I spend a lot of time reading up on, and blogging about, copyright infringement. It’s a big issue in digital media and the music industry, and is usually a lot more juicy than reading about ordinary, “law-abiding citizens”. It kind of reminds me of an episode of The Cosby Show, where Clair Huxtable tells Kenny and Rudy that “law can be exciting without guns,” to which Kenny responds, “I know, but they help.” But, I digress…
Many upcoming artists who are not backed by social media consultants, business persons or record labels have trouble promoting themselves, recording and editing audio and video, and making themselves profitable on- and off-line. I empathize with these artists. I’ve spent a lot of time promoting music and, conversely, writing about underground artists. And let’s face it, not everyone can be as fortunate as Soulja Boy or Justin Bieber and be discovered by their YouTube videos.
Although luck has a lot to do with success in the music industry, finding the right tools can increase a musician’s chance in creating that video, recording that song, or choosing that cover art that will get them noticed. The Free Software Foundation (FSF) is a social movement geared to giving computer users freedom in operating much-needed, extremely useful software programs.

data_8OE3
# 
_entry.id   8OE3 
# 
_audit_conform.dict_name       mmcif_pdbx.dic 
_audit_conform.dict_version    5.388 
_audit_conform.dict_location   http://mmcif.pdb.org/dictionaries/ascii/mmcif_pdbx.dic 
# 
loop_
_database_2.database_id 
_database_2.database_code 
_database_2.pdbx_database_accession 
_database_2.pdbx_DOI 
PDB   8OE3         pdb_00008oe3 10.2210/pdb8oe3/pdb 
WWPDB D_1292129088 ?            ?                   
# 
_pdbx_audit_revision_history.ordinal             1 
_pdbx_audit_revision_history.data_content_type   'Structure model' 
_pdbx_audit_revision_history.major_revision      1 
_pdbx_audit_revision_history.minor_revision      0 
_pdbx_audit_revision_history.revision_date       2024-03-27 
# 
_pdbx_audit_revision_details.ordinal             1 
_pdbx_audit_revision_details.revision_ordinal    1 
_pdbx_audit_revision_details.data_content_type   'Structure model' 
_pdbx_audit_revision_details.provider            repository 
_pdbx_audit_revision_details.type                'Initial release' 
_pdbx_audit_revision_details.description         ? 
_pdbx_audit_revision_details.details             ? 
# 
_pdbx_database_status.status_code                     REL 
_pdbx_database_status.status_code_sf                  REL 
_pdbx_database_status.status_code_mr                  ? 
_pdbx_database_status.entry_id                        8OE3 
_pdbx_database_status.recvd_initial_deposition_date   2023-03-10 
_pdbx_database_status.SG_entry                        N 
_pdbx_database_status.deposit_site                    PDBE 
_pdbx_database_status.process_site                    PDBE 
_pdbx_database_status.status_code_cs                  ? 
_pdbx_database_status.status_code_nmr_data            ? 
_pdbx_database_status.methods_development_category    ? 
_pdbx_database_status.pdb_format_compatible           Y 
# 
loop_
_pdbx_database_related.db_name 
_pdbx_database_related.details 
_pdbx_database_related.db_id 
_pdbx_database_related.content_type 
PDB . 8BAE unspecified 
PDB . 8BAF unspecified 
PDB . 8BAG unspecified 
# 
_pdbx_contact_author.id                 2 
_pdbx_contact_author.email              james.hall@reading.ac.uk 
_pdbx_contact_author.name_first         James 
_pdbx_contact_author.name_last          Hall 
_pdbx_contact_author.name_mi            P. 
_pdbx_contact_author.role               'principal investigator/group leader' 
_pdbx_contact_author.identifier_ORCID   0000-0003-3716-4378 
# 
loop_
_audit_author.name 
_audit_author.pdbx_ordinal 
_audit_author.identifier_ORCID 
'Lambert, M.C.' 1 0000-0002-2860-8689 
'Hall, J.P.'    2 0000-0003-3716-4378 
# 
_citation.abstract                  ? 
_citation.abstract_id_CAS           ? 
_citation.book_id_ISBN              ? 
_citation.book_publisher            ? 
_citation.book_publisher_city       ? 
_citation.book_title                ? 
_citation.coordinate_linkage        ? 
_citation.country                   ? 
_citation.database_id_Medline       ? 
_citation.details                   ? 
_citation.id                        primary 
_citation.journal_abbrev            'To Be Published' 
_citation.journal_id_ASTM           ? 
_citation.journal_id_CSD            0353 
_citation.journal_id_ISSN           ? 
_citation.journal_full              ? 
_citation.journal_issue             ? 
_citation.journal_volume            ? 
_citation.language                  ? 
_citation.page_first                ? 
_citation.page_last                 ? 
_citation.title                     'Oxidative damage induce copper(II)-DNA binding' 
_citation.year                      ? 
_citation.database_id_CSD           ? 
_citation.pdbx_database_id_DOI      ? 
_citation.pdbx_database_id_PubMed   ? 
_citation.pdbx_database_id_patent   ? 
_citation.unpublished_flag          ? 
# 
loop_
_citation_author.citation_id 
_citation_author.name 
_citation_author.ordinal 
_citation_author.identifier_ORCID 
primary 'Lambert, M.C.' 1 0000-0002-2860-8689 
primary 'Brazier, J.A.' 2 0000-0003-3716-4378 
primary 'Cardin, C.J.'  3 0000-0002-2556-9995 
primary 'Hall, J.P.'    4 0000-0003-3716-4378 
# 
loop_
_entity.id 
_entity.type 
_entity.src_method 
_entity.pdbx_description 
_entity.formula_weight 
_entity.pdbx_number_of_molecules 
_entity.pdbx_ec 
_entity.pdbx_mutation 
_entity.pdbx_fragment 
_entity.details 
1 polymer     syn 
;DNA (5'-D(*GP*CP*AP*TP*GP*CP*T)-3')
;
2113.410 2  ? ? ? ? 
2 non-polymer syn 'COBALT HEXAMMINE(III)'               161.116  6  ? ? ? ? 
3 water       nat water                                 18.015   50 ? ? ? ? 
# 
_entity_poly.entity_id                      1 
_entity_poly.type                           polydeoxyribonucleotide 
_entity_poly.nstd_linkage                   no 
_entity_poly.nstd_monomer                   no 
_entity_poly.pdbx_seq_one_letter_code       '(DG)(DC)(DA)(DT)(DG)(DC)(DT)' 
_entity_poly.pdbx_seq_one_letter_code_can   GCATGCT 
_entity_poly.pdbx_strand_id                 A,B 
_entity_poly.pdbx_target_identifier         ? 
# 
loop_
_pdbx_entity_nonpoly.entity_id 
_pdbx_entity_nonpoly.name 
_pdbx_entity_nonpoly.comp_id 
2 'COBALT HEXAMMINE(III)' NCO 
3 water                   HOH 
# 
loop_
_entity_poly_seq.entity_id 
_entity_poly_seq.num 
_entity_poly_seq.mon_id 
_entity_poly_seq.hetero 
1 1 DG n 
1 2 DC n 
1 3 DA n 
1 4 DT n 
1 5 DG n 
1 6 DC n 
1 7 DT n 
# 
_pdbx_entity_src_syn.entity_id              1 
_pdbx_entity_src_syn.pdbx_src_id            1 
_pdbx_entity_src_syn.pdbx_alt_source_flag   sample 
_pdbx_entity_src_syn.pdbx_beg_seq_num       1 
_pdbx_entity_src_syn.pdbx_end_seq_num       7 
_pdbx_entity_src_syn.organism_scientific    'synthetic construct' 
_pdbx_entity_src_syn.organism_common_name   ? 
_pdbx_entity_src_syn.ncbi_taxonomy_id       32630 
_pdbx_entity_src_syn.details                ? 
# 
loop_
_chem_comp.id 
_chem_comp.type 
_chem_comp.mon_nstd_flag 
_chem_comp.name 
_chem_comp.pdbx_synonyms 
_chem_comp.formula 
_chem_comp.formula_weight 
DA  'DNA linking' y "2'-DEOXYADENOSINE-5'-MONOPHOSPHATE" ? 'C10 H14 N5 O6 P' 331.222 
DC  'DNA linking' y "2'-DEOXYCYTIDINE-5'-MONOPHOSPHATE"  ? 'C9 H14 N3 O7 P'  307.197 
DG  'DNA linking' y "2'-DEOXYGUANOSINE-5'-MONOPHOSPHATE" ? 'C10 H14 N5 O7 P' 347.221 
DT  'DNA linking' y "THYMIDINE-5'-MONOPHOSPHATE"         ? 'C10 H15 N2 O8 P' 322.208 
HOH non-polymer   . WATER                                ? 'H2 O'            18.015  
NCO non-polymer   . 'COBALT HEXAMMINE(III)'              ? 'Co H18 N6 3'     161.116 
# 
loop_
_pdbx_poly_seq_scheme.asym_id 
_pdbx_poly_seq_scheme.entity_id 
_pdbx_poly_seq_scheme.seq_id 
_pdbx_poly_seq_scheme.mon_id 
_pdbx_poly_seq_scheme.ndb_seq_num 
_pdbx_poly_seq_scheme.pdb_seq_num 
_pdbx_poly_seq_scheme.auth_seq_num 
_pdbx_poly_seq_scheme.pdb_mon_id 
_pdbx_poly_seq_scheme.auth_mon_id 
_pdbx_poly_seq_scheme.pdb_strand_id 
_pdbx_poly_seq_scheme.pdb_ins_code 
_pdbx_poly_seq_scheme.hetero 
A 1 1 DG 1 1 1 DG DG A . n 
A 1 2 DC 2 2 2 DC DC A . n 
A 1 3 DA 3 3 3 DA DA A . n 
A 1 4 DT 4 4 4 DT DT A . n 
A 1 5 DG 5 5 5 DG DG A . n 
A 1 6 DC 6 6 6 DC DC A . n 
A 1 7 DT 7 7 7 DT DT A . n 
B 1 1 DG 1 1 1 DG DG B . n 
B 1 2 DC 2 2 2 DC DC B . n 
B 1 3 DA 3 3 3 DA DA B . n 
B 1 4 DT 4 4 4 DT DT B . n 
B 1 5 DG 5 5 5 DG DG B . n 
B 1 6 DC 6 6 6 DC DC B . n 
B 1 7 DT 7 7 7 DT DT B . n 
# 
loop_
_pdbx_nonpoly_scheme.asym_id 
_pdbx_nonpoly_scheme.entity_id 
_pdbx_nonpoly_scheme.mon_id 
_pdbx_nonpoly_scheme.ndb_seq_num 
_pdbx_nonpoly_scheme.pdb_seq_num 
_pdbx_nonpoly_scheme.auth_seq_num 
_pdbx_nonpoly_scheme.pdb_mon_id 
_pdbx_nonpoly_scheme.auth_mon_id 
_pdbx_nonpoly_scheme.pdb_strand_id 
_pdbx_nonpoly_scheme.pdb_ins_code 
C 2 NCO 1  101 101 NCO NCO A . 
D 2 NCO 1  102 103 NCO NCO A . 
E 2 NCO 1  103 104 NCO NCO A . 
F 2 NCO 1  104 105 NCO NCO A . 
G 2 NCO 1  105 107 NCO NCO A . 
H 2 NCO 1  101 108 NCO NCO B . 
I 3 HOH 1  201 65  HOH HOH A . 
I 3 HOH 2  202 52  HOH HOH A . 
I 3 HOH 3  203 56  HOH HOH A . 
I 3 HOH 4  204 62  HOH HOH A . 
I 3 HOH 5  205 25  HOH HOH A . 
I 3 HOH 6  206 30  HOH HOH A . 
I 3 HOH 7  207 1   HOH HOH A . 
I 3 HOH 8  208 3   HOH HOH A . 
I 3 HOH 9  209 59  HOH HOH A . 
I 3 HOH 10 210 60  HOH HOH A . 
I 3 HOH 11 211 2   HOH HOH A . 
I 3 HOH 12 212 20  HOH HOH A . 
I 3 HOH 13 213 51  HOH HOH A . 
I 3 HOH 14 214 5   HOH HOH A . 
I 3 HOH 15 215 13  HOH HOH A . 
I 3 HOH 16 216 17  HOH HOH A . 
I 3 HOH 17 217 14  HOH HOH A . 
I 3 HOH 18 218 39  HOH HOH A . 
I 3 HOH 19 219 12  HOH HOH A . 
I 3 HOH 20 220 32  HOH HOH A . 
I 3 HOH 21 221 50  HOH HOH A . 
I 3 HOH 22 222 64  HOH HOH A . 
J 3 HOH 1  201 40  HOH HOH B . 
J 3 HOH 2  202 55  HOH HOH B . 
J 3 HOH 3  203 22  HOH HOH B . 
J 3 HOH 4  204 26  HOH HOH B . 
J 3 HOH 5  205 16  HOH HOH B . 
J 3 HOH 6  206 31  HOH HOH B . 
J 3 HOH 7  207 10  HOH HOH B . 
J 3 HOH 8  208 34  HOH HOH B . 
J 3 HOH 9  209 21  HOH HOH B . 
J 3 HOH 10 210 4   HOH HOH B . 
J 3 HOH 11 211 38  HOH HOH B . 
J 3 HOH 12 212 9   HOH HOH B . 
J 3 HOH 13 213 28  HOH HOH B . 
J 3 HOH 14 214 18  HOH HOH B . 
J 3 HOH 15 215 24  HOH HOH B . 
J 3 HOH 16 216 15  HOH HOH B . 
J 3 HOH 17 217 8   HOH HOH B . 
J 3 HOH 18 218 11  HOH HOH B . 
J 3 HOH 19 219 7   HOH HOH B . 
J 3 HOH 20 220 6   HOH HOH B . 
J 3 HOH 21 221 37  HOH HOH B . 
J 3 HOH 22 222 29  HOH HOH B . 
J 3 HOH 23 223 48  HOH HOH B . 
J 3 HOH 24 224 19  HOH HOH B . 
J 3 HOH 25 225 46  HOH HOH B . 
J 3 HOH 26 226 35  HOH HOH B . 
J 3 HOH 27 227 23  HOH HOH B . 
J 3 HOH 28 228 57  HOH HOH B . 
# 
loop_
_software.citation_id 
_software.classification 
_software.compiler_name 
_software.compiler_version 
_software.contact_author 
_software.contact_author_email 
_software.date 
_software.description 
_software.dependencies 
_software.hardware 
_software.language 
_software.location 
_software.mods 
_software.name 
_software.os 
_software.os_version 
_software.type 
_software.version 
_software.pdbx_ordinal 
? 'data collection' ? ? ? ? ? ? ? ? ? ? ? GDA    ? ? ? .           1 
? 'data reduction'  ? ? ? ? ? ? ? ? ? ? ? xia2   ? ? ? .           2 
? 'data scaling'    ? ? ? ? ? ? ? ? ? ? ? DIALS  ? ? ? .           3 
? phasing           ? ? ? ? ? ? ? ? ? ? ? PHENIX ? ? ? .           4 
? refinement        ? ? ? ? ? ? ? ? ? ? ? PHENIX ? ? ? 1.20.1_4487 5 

No, FSF isn’t a new LimeWire or Napster where users illegally download software, but FSF allows users “run, copy, distribute, study, change and improve” software that runs under free operating systems.
The free software ranges from audio waveform manipulation and business development to graphic editors to video manipulation and website authoring, and each program on FSF’s directory carries a GNU license, which allows users to download and use the software for free.
Although FSF will not allow artists to download, say Photoshop or GarageBand, artists can still download a number of useful software programs that will give them a head start to their digital music career or giver their existing public image a more professional polish.